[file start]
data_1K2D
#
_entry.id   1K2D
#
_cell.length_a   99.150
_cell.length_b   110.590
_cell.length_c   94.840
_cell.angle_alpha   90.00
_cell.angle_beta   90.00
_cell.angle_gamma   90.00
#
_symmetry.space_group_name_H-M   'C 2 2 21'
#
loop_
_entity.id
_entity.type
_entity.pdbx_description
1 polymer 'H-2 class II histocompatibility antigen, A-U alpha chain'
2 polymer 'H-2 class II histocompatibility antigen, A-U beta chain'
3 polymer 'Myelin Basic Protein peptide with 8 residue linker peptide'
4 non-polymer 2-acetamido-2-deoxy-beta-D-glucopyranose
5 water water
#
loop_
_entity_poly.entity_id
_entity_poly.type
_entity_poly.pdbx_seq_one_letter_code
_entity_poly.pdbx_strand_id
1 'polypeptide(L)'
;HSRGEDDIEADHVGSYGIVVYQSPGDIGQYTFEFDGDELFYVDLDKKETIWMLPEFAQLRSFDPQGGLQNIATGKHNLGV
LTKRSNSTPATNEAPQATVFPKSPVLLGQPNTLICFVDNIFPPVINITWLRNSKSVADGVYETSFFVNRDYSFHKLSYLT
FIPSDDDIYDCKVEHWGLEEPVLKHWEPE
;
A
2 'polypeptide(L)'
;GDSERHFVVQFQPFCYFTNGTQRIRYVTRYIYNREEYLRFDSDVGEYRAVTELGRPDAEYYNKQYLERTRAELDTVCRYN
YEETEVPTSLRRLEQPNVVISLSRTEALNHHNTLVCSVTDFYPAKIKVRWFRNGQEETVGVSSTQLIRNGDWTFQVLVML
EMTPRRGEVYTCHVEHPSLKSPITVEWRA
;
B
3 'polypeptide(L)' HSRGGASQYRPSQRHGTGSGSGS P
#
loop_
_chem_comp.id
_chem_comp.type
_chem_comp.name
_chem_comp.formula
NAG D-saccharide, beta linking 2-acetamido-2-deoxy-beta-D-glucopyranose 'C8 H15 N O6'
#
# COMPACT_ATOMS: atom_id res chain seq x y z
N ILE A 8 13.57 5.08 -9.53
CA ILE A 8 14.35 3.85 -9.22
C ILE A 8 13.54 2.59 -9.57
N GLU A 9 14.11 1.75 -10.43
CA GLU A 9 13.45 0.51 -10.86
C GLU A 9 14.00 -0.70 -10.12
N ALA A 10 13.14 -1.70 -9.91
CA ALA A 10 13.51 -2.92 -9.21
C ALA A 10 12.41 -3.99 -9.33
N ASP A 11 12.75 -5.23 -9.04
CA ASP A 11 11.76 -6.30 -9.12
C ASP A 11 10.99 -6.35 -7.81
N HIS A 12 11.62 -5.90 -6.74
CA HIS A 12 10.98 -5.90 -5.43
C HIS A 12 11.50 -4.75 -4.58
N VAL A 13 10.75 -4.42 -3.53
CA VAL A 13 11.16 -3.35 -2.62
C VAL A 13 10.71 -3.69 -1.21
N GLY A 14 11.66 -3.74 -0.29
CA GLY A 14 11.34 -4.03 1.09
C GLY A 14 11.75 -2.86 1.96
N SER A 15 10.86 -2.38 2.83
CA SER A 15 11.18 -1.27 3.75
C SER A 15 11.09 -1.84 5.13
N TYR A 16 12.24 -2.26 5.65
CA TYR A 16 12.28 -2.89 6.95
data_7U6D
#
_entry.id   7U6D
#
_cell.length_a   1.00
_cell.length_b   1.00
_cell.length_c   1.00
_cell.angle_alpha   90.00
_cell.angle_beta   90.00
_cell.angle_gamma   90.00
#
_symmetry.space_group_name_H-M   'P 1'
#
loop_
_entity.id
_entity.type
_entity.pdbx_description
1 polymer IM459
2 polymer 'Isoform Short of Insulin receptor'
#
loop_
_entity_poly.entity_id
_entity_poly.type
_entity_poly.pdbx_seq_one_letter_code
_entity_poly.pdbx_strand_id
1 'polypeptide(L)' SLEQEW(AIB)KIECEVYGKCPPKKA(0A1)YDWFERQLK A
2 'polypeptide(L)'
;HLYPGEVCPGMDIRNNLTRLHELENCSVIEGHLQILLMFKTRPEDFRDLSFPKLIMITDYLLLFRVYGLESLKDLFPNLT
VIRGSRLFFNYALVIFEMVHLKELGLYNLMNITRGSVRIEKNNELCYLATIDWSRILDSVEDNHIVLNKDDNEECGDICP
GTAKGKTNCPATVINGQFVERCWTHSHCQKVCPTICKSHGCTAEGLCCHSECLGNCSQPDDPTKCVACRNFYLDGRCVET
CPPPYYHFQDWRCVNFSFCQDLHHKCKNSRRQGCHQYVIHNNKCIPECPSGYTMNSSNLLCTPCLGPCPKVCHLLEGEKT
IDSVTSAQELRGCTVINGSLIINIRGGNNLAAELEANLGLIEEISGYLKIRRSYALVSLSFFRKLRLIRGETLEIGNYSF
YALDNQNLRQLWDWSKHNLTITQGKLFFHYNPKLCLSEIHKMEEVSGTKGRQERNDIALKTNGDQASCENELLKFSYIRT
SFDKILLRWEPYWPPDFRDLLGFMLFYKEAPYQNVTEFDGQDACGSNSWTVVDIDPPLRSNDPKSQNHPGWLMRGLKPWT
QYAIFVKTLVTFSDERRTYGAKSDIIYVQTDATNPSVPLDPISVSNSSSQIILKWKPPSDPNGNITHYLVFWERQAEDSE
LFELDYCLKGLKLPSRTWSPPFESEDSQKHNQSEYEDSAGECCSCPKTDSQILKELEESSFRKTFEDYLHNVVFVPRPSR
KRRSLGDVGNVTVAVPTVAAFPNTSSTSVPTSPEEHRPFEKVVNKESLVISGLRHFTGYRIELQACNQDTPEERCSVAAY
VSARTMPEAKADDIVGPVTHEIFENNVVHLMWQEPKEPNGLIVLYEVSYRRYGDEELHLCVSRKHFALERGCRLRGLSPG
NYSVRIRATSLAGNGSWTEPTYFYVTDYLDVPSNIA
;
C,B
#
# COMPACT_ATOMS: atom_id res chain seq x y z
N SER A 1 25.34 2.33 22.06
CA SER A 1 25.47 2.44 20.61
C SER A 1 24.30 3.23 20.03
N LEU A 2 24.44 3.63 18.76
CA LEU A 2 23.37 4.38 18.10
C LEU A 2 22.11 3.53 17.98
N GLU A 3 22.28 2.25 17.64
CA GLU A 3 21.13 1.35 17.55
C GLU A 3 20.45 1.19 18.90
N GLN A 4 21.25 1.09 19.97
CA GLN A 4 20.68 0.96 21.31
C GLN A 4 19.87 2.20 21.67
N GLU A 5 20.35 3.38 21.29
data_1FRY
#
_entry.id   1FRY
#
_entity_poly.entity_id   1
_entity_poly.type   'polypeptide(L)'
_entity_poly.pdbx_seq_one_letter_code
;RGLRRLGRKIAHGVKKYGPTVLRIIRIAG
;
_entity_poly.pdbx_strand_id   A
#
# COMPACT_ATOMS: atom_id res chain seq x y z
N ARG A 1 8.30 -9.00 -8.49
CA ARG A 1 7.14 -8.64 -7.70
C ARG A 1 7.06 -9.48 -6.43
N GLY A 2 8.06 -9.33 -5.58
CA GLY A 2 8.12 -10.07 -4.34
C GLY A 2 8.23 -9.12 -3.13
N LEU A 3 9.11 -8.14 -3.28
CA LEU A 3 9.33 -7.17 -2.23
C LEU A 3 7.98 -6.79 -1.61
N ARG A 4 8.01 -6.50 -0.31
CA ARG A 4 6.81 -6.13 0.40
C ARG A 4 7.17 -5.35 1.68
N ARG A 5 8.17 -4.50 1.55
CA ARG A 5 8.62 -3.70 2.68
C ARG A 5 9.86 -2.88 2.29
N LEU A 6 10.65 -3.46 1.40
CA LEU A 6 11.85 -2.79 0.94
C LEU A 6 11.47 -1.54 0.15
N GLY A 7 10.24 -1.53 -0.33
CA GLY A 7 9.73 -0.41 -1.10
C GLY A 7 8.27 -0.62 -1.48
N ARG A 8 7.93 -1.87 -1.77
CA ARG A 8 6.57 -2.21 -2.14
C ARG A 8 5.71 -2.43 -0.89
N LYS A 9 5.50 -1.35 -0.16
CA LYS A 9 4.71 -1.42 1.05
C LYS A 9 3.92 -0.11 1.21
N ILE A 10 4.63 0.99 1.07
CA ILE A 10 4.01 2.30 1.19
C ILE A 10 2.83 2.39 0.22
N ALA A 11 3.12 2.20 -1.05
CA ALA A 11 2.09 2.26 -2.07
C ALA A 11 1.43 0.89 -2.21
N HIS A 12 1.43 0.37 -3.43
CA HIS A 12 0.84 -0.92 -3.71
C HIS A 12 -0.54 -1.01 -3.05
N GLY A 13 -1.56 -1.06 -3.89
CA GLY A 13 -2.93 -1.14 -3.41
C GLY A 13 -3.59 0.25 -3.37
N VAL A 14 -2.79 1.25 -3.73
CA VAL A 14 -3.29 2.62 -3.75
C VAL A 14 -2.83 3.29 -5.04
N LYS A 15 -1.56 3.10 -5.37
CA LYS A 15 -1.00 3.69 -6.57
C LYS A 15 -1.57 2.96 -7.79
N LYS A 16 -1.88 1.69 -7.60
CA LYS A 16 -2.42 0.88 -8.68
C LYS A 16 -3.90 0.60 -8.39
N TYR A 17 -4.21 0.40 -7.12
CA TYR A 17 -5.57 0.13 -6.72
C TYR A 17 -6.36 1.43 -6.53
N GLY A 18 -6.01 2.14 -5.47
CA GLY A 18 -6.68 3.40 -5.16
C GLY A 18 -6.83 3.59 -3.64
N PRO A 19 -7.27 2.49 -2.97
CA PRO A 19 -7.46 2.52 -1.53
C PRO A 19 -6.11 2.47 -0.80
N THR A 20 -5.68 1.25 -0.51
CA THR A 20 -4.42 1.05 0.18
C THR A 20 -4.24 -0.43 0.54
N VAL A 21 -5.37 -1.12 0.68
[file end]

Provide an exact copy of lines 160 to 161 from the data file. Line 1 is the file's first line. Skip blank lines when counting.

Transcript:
N LEU A 6 10.65 -3.46 1.40
CA LEU A 6 11.85 -2.79 0.94